The 5th Circuit U.S. Court of Appeals in New Orleans prompted this week's new sentencing hearing. Lawyers for Compean said they are also asking the U.S. Supreme Court to review the case. The two former agents have been in prison since January 2007.

The case against the two prompted a massive outcry from supporters of the former agents who argued that U.S. Attorney Johnny Sutton should have focused his office's efforts on prosecuting illegal immigrant Osvaldo Aldrete Davila for his drug-smuggling activities. Several supporters, including members of Congress, have asked President Bush to pardon the men, or at least commute their sentences.

Aldrete, who admitted smuggling several hundred pounds of marijuana on the day he was shot in 2005, pleaded guilty earlier this year to drug charges related to two smuggling attempts several months after he was shot in the buttocks while running away from Ramos and Compean. The same federal judge who sentenced the former agents ordered Aldrete to serve 9 1/2 years in prison.

Monday, November 10, 2008

Election results show immigration is still a major concern in Arizona

The re-election of Arizona’s Maricopa County Sheriff Joe Arpaio and County Attorney Andrew Thomas demonstrate that in Arizona, immigration continues to be a major issue. Both Arpaio and Thomas vowed to continue to combat illegal immigration and suggested they may even step up their efforts in light of their victories.

Arizona voters also rejected Proposition 202, a measure backed by business groups that would have weakened aspects of the state's tough employer sanctions law.

Over the past year, Arpaio and Thomas have teamed up to launch a series of immigration-related sweeps and worksite raids that have led to the arrests of several hundred illegal immigrants. Many county residents have cheered the efforts.

Raul Yzaguirre, the former president of the National Council of La Raza, a Latino organization, and now a professor at Arizona State University, said he is concerned that the current economic downturn could deepen frustration over illegal immigration as more Americans lose their jobs.

Yzaguirre and other immigrant advocates said they are hopeful that President-elect Barack Obama and the Democrat -controlled Congress will pass immigration reforms that will solve illegal immigration.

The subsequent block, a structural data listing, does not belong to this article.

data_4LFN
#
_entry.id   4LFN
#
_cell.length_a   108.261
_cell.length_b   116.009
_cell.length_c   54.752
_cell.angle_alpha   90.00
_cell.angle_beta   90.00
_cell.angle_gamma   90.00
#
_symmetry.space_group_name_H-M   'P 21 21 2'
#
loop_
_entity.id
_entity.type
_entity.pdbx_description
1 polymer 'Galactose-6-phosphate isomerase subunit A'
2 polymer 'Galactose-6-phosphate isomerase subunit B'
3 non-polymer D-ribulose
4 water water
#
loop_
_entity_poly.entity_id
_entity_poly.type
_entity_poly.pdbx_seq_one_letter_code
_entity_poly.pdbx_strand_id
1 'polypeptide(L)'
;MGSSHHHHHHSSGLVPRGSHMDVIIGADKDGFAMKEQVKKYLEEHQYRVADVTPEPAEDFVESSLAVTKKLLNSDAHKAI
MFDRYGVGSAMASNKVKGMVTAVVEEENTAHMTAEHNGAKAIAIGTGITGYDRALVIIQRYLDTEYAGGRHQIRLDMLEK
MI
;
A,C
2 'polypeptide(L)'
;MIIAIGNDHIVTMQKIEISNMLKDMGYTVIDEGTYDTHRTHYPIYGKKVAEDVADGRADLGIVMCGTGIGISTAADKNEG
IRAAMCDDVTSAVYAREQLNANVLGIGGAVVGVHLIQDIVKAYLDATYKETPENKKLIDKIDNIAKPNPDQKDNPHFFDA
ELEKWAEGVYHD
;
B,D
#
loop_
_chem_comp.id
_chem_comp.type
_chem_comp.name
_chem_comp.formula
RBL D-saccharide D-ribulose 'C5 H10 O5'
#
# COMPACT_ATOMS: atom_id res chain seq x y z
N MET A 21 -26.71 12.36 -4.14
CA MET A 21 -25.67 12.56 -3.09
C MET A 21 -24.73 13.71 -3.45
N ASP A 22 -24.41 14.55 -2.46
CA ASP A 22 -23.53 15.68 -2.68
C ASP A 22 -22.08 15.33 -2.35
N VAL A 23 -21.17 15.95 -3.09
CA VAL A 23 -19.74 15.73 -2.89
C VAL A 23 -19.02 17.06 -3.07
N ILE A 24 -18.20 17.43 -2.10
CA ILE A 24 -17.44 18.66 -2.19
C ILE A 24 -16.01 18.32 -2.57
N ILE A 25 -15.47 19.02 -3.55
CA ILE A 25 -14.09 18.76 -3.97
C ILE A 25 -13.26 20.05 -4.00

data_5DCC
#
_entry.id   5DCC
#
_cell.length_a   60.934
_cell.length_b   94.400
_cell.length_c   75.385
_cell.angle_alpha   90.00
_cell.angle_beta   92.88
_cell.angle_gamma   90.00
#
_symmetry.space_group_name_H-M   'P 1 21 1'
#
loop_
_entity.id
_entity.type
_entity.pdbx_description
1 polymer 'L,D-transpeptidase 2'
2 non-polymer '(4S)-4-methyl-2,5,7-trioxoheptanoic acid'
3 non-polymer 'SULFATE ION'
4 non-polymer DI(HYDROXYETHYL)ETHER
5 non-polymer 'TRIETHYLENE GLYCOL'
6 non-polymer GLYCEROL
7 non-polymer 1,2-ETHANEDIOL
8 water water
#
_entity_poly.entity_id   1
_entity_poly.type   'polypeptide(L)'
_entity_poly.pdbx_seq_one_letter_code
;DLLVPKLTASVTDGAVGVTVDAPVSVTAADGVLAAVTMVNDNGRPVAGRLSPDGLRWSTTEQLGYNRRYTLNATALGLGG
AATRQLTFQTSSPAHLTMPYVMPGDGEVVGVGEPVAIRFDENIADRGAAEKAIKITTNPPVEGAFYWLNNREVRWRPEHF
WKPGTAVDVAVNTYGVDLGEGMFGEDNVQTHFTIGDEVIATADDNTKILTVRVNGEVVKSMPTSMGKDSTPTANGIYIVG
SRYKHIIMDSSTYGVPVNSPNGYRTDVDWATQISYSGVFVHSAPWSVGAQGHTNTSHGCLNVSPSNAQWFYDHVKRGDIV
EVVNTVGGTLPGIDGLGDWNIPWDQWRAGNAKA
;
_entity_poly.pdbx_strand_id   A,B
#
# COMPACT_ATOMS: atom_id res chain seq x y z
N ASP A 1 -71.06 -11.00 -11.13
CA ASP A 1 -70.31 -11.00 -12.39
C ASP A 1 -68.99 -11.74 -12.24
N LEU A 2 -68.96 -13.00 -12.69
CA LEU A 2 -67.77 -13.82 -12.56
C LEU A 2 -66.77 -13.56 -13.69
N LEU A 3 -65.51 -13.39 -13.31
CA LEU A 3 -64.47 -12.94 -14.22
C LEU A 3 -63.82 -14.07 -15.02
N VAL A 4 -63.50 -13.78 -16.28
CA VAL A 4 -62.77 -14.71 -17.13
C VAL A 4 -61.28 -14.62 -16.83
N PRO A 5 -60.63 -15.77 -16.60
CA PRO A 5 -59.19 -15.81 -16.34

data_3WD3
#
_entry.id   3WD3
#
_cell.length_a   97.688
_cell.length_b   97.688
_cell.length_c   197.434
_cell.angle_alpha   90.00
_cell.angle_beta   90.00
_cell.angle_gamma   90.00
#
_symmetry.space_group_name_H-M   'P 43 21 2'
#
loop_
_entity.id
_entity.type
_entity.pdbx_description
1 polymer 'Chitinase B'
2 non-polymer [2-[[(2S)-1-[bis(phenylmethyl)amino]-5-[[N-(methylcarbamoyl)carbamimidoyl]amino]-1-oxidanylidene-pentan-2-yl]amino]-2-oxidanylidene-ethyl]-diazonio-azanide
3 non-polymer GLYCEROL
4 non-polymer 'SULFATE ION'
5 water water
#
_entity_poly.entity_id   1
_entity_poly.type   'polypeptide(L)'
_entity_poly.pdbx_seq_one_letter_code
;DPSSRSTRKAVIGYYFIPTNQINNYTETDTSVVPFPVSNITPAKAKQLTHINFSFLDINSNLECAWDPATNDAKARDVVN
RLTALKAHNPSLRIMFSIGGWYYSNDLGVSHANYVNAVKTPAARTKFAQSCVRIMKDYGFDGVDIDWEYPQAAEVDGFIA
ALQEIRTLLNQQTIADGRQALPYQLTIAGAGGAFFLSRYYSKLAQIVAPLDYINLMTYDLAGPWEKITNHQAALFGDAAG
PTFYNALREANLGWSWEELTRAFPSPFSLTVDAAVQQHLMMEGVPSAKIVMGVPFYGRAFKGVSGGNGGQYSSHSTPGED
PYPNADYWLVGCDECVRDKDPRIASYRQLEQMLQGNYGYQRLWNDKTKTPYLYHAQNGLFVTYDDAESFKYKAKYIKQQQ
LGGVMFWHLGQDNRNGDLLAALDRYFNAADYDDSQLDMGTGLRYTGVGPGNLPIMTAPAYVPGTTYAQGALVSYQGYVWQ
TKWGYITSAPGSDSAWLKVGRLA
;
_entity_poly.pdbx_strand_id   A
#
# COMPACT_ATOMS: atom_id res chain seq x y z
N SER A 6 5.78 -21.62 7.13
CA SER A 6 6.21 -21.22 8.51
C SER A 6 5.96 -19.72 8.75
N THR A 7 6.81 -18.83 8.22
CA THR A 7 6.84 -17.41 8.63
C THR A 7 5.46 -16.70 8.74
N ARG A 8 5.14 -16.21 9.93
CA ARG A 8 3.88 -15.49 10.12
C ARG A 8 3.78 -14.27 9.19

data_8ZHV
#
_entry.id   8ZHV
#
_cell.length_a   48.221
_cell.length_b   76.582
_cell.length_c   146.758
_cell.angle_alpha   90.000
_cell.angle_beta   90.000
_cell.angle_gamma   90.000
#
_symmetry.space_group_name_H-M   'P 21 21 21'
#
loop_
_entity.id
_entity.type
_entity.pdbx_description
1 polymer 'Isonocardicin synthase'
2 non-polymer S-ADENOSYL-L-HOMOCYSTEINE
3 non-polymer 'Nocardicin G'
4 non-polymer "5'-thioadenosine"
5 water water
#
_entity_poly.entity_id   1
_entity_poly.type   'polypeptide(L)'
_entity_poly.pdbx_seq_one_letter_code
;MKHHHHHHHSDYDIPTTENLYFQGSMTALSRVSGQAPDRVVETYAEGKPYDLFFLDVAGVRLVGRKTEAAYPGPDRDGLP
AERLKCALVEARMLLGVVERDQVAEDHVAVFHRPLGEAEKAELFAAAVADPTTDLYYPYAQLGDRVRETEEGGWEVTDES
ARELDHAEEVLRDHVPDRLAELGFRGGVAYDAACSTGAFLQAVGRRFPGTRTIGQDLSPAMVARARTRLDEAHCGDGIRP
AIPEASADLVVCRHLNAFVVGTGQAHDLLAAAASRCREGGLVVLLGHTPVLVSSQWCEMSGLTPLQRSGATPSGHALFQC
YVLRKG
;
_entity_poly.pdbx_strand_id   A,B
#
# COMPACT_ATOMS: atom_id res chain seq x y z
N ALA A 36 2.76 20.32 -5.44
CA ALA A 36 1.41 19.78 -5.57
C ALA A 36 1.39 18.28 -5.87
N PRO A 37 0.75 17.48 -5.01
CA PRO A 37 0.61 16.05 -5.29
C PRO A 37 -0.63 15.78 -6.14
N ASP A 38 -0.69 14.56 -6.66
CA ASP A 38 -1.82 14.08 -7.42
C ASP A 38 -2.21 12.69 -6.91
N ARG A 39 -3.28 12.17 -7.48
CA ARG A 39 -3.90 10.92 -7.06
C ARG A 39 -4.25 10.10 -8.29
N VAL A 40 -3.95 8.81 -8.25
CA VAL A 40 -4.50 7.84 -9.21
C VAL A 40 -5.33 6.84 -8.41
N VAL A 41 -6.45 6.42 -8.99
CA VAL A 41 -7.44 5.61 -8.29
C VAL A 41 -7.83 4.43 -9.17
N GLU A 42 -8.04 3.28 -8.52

"At a certain level, (voters) have a right to be frustrated. The current system is not working and we need reform," Yzaguirre admitted.

Saturday, November 08, 2008

Tom Tancredo: End of the Bush-McCain era brings lessons for Republicans

Tom Tancredo, Congressman from Colorado's Sixth District, made the following remarks following the November 4 election," Barack Obama won the presidential election by making it a referendum on the Bush presidency and by successfully making John McCain look like a Bush clone. Voters decided they wanted more "change" than McCain could be expected to deliver.

"There are some clear lessons for Republicans from the McCain campaign and eight years of the Bush presidency. First, Karl Rove's grand paradigm for a "permanent Republican majority" built on "compassionate conservatism" was grand hype based on a grand illusion. No political victory can be permanent; each generation must fight for human liberty all over again.

"Second, it was neither smart politics nor smart policy to allow Ted Kennedy and the American Immigration Lawyers Association to write a Bush-McCain immigration reform plan which gave only lip service to border security. Those congressional battles alienated 90 percent of the Republican base and 75 percent of independents. Did the McCain support of two amnesty plans in 2006 and 2007 win him more support among Hispanic political groups than Republicans normally get? No. McCain could not out-pander the Democrat party, and it was foolish to try.

"Can the Republican Party rebuild to gain substantial victories in 2010 and 2012? Yes, absolutely. In the first place, recovering the principles, vision and verve of Ronald Reagan will be a lot easier with Barack Obama in the White House and George Bush back on his ranch. And not everyone in heartland America drank the New Change Kool-Aid; many voters would have voted for Benedict Arnold just to poke Bush in the eye. That sentiment will dissipate quickly.

"The party of Abraham Lincoln, Teddy Roosevelt and Ronald Reagan has endured a tortuous detour down the Bush Parkway and then into the McCain cul-de-sac. Fortunately, we do have a compass -- a compass called the Constitution and a north star called limited government. The first step to regain our bearings is to stop talking about where we have been and start thinking about where we want to go. More than the future of the Republican party depends on our resilience and our abiity to chart that new course successfully. "

Thursday, November 06, 2008

Hispanic support helped elect Obama

On election day, a substantial number of Hispanic voters swung their support to the Democratic Party, helping bring four states into President-elect Barack Obama's column. Obama made huge gains nationally, winning 67% of the Hispanic vote — 23 percentage points higher than President Bush's did in 2004.